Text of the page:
The Monday-to-Friday Lunch Packing Schedule
Yup, you read that right!
A lunch schedule, really, you say?
Listen, kids respond really well to schedules: they like to know what’s coming their way, what they can expect, and they are better behaved when adhering to a schedule or system.
So here it is:
Monday: Hot Lunch Day. Most Sundays are batch cooking days for me, I make a batch of energy bars/granola bars for lunches and bang off at least one batch of soup/stew/curry for a few meals throughout the week. I highly and enthusiastically recommend implementing “batch-cooking-Sundays” to your busy schedule, as it saves sacred time and energy throughout the week. Monday is hot lunch day, as you may have something freshly made to put in your kids’ thermos that day: soups, stews, curry, spaghetti & meatballs, whatever you fancy.
Tuesday: Salad Day. You may be thinking: ‘I will never get my kid to go along with salad day, are you kidding?’. Nope, I’m not. By salad, I’m talking pasta salad, rice salad, quinoa salad, kale salad, coleslaw, potato salad, and I could go on. Here are a few salad ideas to get your creative minds grooving: Quinoa Salad, Pasta Salad, Strawberry Spinach Salad
Wednesday: Sandwich Day. Kids love sandwiches and Wednesdays can be one of the toughest days in the week: it’s neither at the beginning nor close to the end of the week. So here is your “go-to” day where you can give yourself permission to breakout the good ol’ pb & J, ham & cheese, or put on your fancy pants and branch out into adventurous sandwich-land, combining something like leftover chicken, pesto and roasted red peppers. My only Nutritional strong-arm here is to choose really good bread: ditch the wheat and go for old world grains (spelt, rye, kamut), ideally, locally made, with minimal ingredients. Note: If you use sandwich meats, choose organic, nitrate-free, or try using real chicken or wild salmon. Better yet, maybe you’re ready to experiment with meat-free sandwiches?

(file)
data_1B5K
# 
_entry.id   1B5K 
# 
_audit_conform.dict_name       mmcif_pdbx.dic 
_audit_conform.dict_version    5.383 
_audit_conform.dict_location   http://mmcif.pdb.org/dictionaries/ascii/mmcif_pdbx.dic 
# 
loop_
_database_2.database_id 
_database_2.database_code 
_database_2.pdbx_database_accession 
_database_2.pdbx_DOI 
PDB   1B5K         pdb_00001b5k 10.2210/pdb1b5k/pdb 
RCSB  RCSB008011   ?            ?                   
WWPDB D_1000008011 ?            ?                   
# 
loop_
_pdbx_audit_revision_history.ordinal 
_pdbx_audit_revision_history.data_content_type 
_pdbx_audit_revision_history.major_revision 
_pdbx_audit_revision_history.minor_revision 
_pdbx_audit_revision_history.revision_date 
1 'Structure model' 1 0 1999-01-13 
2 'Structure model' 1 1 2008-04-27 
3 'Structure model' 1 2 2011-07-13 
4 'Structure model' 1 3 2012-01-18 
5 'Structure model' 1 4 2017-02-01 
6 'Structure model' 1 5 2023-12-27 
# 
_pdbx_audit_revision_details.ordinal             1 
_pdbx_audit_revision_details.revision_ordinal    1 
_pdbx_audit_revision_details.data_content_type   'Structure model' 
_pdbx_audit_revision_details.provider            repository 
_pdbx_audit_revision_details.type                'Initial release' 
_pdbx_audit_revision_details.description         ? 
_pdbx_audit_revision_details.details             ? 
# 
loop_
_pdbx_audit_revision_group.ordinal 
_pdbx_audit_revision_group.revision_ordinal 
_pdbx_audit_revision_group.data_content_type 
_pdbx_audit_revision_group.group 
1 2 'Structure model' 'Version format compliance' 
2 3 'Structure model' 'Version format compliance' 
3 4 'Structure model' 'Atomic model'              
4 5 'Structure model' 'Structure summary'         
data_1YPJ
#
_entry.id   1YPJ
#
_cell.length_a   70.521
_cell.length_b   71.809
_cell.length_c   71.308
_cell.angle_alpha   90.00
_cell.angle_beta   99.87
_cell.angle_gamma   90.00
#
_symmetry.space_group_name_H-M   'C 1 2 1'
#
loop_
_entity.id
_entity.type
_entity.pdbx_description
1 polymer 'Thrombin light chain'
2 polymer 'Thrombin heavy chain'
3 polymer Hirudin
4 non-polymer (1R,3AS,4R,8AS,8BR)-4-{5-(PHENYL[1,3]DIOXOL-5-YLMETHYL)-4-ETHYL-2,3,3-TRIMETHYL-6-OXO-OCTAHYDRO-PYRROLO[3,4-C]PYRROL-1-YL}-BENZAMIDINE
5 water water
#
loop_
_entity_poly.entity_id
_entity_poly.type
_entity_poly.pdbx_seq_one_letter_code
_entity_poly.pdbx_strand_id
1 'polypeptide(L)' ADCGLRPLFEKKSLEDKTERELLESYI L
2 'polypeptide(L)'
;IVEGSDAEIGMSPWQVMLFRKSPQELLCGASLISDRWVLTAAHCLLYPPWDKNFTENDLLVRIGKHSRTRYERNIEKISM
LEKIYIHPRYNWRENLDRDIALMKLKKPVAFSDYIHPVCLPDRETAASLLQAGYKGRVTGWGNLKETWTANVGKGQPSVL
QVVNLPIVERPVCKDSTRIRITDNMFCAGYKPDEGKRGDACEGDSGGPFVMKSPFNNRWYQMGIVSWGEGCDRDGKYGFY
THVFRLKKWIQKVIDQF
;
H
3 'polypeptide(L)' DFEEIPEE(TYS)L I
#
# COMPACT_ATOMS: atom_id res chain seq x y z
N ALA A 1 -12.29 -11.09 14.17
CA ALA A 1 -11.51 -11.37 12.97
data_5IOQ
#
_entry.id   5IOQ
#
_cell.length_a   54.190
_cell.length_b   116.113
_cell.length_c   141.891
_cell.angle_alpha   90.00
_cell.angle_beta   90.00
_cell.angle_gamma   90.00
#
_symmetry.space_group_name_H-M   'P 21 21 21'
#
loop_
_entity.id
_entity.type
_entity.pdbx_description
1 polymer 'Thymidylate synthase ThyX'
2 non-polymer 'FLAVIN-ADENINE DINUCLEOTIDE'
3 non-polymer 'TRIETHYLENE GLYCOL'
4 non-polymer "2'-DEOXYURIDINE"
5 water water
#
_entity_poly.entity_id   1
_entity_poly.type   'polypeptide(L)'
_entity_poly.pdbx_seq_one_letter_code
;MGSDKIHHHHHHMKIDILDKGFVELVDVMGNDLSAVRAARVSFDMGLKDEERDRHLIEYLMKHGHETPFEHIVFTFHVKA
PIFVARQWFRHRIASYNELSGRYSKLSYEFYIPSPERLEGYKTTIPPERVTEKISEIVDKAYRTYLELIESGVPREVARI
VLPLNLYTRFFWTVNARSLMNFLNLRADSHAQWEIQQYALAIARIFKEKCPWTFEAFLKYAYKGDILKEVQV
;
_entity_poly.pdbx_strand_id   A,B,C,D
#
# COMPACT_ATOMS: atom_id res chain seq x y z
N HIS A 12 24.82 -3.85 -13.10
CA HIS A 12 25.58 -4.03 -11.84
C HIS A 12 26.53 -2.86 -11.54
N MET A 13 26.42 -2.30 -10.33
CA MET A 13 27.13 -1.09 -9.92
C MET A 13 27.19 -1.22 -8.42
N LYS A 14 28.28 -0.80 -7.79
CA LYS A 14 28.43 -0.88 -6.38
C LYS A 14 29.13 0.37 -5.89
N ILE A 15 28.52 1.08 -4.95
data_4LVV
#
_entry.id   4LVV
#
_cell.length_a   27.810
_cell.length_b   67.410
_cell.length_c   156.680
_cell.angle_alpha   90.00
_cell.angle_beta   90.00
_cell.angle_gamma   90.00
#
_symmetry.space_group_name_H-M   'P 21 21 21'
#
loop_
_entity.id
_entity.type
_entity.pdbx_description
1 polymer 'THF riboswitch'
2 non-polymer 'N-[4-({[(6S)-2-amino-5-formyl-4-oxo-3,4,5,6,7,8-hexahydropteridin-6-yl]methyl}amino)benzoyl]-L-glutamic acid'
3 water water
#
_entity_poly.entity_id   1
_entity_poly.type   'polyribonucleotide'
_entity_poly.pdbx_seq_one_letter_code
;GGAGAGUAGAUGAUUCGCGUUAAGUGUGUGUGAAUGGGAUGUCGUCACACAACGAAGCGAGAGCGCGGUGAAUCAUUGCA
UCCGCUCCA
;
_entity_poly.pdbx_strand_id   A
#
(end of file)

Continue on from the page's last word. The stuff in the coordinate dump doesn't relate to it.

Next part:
Thursday: Snack Plate Day. This has always been a favorite in our house because it’s both fun and incredibly simple. A “snack plate” can be whatever you have at hand and whatever you know your kid will eat. We like to fill my son’s sandwich container with a mix of raw veggies, hummus, crackers, smoked salmon nuggets or good quality salami, sometimes olives or pickles, dolmades or leftover chicken.
Friday: Wrap Day. A wrap is a great way to get a pile of fresh veggies into your kid. Whether you are going for a Mediterranean style with hummus and olives, or a simple turkey & pickle, it’s easy to chop up some lettuce, shred some carrots, or julienne some red peppers and slip them in there. Note: choose your wraps wisely: go for spelt and read the label to make sure there aren’t any weird additives in there.
This is my schedule suggestion. Obviously, yours can be different. However, I strongly recommend giving the idea of a lunch schedule a try. You may find that the effort really pays off, that your kids respond well to the lunch schedule, and that those little picky monkeys are actually eating all their lunch!
Looking for more specific lunch recommendations? Drop me a note and let me know what you’re looking for!
Also, once you’re rocking it, let me know how it’s going! I’d love to hear from you!